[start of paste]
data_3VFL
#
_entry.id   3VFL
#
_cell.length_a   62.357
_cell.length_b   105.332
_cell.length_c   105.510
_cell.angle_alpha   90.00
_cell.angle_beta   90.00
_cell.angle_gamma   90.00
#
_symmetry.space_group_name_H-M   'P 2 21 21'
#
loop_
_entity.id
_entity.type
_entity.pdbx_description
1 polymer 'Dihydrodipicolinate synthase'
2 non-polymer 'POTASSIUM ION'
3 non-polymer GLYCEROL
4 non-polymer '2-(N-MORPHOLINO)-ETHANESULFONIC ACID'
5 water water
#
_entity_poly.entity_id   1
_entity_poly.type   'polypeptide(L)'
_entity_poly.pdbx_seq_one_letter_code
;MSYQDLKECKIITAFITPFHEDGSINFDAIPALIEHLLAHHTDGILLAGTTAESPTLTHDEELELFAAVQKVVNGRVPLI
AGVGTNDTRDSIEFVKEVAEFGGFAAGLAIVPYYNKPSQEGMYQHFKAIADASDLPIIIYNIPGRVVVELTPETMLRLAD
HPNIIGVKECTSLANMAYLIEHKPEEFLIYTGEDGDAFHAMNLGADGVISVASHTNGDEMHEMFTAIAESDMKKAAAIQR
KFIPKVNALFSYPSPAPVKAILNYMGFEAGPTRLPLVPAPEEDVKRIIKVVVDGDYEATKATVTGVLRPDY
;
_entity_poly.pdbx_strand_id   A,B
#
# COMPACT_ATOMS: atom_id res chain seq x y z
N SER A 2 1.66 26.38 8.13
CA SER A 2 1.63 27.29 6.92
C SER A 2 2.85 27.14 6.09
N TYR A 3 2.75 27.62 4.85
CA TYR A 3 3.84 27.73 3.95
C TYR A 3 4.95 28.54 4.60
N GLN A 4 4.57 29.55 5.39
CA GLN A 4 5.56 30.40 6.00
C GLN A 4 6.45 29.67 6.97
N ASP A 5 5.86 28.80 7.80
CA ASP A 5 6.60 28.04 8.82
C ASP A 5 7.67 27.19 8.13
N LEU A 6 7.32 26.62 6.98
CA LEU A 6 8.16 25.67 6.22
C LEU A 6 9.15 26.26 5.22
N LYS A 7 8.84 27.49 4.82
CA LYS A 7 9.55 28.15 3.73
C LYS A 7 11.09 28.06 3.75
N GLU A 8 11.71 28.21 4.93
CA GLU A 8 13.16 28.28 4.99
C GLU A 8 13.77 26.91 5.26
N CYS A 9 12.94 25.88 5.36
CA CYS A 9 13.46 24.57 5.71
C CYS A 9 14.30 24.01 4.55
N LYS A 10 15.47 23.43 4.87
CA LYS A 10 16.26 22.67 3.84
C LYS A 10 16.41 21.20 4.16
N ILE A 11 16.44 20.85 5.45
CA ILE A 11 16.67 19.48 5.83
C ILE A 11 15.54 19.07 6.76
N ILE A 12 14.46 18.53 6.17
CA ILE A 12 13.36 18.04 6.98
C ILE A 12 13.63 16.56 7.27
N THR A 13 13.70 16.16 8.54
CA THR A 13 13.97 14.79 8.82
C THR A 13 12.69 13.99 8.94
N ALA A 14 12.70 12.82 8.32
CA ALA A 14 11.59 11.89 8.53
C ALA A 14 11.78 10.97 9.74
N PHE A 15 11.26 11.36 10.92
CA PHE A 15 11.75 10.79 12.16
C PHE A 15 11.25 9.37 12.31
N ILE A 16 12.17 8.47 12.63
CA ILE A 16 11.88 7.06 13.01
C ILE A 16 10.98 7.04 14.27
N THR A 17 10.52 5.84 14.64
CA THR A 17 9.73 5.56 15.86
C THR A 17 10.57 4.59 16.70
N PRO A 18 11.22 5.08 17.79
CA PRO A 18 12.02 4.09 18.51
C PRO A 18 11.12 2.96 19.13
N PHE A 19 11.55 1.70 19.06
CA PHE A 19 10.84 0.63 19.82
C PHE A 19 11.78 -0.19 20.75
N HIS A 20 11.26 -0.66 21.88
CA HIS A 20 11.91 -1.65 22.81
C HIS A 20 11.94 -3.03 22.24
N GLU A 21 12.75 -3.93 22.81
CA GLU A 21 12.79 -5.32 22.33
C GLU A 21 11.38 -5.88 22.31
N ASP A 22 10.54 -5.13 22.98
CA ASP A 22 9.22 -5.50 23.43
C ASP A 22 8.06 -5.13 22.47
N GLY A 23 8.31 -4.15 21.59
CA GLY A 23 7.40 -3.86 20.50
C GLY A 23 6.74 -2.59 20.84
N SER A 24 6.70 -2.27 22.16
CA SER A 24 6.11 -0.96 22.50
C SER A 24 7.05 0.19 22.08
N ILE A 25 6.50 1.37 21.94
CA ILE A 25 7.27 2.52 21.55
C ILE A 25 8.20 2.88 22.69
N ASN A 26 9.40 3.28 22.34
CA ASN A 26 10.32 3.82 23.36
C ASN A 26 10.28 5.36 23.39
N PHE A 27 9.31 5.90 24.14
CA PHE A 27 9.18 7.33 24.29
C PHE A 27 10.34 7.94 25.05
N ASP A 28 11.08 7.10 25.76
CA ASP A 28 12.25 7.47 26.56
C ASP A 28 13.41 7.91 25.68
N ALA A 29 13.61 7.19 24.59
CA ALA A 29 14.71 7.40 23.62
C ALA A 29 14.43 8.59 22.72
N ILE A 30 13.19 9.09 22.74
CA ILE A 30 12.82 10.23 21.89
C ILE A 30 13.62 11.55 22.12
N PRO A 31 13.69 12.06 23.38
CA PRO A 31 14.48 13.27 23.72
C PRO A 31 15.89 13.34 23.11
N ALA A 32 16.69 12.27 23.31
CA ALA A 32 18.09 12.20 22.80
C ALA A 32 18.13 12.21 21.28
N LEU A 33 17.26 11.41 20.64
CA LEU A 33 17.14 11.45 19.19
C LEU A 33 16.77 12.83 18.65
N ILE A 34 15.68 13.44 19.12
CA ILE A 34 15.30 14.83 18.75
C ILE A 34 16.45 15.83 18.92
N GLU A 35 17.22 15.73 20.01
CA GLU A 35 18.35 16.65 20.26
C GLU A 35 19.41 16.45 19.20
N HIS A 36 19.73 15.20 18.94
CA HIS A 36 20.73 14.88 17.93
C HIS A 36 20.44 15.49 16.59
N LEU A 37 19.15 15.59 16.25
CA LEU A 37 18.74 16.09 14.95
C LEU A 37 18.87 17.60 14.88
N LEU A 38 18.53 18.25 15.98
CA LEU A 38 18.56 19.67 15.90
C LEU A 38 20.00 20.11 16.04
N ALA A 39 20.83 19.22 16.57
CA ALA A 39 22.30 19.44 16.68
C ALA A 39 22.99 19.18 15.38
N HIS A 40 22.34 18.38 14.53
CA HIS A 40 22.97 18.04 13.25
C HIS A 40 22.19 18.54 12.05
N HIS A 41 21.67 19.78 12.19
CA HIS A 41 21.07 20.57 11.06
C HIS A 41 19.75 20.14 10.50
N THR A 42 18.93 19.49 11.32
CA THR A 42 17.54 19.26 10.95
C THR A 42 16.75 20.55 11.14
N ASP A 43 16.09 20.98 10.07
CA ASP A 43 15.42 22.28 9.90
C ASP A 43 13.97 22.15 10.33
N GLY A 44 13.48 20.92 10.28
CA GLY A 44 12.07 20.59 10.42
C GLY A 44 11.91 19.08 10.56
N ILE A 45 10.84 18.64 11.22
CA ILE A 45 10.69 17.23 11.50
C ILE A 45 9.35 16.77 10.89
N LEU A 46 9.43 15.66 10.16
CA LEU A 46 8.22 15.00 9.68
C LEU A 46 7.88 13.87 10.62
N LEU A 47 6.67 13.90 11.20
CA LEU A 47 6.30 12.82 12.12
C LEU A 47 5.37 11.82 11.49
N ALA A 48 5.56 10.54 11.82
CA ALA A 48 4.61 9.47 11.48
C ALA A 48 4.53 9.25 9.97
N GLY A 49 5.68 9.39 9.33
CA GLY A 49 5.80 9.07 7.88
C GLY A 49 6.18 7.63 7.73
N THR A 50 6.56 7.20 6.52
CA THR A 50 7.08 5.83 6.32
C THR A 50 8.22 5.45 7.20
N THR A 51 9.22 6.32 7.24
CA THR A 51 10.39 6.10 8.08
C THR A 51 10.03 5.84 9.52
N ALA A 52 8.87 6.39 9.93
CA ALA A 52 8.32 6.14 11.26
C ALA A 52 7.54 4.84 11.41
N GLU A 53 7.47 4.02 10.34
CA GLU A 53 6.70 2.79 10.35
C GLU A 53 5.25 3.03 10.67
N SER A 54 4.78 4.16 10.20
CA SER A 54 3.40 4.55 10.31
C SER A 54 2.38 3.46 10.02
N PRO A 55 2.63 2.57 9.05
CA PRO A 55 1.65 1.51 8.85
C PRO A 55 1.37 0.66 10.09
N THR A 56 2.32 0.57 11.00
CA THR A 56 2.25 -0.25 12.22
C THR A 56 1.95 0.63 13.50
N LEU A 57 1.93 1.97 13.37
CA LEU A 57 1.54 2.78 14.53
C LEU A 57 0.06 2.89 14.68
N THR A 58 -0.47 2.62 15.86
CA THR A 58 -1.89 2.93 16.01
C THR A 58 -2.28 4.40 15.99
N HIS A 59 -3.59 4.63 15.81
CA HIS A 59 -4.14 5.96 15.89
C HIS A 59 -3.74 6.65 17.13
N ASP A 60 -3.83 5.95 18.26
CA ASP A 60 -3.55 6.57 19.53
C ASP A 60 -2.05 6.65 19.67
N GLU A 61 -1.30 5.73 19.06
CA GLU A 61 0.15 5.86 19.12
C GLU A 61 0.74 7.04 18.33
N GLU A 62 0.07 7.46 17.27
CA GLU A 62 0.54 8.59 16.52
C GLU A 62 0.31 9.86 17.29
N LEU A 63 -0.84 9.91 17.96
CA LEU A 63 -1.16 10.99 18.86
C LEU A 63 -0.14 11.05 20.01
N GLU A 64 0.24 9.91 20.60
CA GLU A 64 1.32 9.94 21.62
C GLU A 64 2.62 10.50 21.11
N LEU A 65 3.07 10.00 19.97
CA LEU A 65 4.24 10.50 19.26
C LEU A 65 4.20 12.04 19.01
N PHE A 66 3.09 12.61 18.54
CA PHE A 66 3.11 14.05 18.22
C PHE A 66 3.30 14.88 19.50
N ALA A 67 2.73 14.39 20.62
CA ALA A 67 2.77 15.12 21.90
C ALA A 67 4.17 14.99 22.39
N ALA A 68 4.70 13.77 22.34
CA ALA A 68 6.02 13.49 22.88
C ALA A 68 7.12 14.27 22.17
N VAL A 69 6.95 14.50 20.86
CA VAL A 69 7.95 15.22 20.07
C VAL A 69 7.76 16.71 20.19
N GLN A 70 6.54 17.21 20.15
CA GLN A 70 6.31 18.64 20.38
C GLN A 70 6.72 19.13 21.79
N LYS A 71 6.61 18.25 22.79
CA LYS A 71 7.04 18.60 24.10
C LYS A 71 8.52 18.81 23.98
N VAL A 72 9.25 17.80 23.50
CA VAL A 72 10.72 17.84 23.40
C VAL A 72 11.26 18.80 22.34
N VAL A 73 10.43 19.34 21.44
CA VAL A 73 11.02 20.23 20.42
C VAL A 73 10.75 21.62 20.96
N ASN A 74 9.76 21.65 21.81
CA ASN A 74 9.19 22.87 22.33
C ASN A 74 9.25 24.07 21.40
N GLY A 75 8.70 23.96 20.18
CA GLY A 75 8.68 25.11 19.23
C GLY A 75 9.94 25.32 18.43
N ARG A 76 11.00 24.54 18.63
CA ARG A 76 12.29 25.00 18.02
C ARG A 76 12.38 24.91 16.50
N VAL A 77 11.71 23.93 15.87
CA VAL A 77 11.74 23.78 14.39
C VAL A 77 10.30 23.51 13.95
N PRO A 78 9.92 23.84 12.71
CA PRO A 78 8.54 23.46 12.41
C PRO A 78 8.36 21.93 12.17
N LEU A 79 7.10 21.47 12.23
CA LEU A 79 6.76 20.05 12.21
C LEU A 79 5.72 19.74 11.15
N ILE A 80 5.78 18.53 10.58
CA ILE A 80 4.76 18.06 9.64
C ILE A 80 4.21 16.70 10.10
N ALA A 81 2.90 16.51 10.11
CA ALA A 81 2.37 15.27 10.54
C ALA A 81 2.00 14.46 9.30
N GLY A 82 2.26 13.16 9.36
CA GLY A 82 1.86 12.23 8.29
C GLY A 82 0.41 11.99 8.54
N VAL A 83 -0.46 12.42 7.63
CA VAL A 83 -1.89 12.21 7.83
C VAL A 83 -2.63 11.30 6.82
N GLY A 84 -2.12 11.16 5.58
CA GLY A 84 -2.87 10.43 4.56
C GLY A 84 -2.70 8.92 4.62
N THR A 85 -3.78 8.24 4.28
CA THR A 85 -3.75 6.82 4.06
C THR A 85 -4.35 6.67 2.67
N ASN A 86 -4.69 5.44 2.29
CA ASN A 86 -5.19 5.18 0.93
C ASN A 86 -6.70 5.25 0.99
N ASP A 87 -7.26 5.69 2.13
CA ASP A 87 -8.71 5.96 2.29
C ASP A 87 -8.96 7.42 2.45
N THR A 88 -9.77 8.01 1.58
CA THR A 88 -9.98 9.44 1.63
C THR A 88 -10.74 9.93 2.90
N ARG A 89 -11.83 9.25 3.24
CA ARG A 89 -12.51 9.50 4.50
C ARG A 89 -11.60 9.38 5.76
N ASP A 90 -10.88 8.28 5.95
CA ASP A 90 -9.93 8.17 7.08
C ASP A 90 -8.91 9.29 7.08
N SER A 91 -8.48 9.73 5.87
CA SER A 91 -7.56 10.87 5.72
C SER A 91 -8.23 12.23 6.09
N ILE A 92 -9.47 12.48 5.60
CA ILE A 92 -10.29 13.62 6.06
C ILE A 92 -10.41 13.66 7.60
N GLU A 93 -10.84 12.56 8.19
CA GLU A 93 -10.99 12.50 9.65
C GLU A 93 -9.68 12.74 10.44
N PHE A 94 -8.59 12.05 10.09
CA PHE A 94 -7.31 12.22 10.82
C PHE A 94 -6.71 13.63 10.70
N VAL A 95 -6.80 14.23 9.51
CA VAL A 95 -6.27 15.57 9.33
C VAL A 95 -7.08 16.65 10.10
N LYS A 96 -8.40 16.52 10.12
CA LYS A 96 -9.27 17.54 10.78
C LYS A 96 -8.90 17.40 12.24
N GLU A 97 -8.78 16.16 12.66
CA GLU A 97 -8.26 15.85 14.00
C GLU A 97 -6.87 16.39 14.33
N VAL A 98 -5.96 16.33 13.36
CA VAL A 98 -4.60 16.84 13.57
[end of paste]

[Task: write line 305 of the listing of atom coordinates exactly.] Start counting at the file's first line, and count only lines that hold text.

N ILE A 92 -9.47 12.48 5.60